Affair healing Blog
With Disney's film release of the musical, Hamilton, I've finally been able to understand the obsession of those who witnessed the theater production. It's an amazing creation that stirred many emotions while I watched and listened to this creative telling of Alexander Hamilton's life and the birth of a nation.
One song, in particular, produced a flow of tears. It's Quiet Uptown follows two tragic events in the story: Hamilton's public humiliation over his confessed affair and the death of his son. These cause an estrangement between Alexander and his wife, Eliza. But they choose to do the unimaginable: find their way back together again.
Following an affair, the recovery of the marriage is not the only option. But partners who decide to heal together will take different steps toward that goal.
The vertical pairing of the steps listed below depicts how partners are connected to each other’s experiences and actions. Discovery should be met with disclosure. One partner’s trauma should lead to the other’s remorse which, in turn, can shorten the traumatic ordeal. Empathy should be offered to pain. Honesty needs to be met with acceptance. Atonement encourages forgiveness, and both partners must take the vulnerable risks necessary to reestablish trust.
If either partner fails to take the necessary steps, the journey stops. If they remain stuck, then complete relationship healing cannot occur.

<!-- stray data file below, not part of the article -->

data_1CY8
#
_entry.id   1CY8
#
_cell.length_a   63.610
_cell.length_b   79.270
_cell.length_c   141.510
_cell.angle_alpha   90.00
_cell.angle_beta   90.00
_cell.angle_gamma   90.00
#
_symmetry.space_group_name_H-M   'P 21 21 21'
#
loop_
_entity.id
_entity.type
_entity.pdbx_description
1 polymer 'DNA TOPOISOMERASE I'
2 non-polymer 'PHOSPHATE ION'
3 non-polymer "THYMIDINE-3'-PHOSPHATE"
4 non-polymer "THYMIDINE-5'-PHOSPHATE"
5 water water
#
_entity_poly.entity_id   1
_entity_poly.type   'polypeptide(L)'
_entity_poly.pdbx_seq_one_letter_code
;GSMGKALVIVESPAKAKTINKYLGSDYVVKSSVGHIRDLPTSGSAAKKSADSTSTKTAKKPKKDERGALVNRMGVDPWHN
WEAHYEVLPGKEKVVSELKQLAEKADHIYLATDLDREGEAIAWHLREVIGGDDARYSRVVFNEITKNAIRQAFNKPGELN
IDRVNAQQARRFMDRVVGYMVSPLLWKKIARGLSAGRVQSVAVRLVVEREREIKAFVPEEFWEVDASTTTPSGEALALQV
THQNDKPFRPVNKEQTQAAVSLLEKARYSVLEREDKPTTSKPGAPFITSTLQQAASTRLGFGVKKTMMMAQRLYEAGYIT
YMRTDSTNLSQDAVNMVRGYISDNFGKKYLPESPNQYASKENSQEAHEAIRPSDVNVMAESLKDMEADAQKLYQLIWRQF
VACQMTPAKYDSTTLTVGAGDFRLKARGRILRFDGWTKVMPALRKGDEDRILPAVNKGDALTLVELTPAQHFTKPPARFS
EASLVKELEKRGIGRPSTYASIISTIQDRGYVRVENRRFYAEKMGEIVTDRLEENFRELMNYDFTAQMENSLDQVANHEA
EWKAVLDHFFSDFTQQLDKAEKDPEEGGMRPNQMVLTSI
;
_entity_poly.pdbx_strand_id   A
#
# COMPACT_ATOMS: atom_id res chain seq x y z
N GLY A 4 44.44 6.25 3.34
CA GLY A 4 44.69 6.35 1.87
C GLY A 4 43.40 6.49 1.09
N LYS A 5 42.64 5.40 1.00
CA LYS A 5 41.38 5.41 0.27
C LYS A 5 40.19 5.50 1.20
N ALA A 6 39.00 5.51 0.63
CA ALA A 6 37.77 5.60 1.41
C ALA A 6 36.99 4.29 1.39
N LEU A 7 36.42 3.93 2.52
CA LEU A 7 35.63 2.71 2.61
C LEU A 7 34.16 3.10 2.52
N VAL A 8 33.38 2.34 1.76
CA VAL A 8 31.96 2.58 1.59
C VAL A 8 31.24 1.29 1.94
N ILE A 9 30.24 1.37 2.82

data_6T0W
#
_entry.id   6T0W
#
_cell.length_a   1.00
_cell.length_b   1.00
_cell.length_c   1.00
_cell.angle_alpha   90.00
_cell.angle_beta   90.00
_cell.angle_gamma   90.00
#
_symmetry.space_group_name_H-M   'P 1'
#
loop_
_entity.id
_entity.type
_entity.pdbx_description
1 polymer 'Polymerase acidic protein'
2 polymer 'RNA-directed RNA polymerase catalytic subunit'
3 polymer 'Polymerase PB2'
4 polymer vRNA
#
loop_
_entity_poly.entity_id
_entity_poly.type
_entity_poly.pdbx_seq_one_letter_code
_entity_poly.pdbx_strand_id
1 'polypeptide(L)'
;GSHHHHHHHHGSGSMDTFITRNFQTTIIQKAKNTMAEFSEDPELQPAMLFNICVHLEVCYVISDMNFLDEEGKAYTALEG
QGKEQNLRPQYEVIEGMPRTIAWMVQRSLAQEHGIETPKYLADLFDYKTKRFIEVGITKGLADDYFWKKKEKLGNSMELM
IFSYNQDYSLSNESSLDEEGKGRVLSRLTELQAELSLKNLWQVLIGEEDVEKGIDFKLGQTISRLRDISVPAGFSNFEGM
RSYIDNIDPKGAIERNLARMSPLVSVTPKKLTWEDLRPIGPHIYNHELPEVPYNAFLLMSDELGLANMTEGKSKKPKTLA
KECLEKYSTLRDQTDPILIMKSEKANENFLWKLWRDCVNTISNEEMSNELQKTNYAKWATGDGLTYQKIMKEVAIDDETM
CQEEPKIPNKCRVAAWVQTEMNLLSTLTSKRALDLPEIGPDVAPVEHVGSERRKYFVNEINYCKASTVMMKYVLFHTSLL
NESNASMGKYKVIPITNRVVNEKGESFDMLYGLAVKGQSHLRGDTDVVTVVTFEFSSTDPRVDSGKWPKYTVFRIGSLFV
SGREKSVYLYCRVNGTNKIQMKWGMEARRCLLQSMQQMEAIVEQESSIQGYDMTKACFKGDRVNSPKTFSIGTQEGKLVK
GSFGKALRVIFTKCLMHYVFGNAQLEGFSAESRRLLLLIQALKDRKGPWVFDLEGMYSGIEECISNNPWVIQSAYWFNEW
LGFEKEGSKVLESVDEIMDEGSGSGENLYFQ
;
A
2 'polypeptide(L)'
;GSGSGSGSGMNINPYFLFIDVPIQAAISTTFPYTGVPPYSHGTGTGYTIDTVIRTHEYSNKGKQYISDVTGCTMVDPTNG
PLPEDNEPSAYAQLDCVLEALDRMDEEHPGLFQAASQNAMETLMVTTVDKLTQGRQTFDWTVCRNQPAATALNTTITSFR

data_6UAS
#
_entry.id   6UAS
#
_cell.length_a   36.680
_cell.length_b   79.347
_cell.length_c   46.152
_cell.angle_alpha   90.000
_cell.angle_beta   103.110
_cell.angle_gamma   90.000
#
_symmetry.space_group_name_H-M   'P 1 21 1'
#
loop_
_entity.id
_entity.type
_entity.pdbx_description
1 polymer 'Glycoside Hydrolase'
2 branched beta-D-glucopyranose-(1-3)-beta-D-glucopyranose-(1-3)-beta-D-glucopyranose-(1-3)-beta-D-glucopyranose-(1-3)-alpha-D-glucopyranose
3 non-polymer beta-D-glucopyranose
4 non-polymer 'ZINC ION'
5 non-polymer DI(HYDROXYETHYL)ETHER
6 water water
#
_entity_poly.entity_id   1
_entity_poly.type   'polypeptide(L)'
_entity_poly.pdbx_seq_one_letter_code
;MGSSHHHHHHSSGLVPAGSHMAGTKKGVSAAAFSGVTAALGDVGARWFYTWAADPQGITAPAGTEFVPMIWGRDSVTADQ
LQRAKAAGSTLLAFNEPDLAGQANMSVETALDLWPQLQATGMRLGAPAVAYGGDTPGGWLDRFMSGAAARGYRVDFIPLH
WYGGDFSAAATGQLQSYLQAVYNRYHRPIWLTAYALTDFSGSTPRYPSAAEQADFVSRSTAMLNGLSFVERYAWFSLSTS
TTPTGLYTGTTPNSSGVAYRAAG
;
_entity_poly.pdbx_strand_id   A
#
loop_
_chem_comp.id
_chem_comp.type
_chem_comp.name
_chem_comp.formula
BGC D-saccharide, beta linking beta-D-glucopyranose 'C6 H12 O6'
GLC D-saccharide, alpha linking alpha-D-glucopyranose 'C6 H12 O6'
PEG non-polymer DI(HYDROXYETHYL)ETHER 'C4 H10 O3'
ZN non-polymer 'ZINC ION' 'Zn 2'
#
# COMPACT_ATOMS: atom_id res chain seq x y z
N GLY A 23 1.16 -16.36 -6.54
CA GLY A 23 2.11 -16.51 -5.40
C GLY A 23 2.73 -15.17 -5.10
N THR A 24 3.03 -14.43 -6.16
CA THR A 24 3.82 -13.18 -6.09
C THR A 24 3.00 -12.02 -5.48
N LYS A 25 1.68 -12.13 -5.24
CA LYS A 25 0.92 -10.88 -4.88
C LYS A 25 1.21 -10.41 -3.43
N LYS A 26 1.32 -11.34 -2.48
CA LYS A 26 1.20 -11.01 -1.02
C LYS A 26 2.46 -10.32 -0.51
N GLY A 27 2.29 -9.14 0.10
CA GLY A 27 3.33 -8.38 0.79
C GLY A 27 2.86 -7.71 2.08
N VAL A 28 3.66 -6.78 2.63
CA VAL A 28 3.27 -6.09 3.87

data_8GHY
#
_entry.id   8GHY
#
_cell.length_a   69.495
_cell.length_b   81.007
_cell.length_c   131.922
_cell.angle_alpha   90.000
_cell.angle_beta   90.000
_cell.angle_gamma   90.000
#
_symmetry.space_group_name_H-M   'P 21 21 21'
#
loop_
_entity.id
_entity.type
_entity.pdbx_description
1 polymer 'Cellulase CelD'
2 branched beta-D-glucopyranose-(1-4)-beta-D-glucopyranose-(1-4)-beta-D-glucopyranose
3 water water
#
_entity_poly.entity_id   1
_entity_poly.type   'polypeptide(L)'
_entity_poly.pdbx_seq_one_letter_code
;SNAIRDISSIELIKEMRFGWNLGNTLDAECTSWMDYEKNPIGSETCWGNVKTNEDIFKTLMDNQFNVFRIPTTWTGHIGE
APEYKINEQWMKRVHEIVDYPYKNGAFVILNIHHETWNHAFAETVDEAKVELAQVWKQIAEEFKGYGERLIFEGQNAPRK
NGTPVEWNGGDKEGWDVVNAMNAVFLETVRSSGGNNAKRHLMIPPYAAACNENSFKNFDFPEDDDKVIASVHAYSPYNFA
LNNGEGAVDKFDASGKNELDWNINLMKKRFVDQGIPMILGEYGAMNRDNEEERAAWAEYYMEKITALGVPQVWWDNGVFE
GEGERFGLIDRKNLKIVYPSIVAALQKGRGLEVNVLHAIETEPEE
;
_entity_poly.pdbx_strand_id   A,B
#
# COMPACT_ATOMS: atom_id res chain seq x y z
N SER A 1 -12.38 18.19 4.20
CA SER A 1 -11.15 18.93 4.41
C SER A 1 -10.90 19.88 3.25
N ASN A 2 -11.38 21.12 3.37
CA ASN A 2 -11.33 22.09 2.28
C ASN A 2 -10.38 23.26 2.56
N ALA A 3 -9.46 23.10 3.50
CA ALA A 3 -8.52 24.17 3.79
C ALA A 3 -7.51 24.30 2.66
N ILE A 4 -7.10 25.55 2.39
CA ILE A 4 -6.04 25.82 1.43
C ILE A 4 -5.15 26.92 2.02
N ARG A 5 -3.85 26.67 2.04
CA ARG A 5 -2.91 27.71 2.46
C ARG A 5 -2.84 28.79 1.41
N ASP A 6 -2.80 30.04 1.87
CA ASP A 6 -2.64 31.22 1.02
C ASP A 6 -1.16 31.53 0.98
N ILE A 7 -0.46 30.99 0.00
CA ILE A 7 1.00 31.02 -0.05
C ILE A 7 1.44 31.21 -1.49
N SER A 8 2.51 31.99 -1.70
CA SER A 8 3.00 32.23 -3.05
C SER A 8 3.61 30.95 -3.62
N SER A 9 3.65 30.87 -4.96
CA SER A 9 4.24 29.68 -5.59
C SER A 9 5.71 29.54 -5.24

Having already reviewed the steps of the Involved Partner, let's consider what steps the Injured Partner must take if a couple chooses to heal their marriage...
"I'm ready to give up this hurt..."
A few nights ago, I came across another documentary that relates to affair healing issues. In her self-filmed documentary, A Way to Forgiveness, Erin takes a 550-mile pilgrimage across northern Spain in an attempt to find healing from the hurt of her impending divorce.
Here's what she says in the beginning of the film as she prepares for the trip: "I'm ready to stop crying every day. I'm ready to not collapse as I walk through the house. I just fall to the ground and sob from the pain. I'm ready to give up this hurt. I'm ready to, hopefully, find find a way to forgive the person who I trusted the most and ended up betraying me. I'm ready to pack my bags and just walk. I'm ready."
These six predictors are not guarantees. They are indicators that tend to be present in couples who, on the other side of infidelity, rediscover a satisfying and intimate relationship with each other. How many are present in your marriage?
This is an edited copy of the letter one woman wrote to her husband after her affair. It is used with her permission. The entire letter is included as an extra resource in the Understanding WHY course.
If you had told me seven months ago that I would be writing this letter, I might not have believed it—not because I am not profoundly sorry and regretful for my actions in the past, but because I never believed I could survive telling the truth, that you would survive hearing it, that we could survive its aftermath, or that you would even be willing to offer me the chance.
Unless otherwise noted, articles are written by Tim Tedder, a licensed counselor and creator of this site and its resources.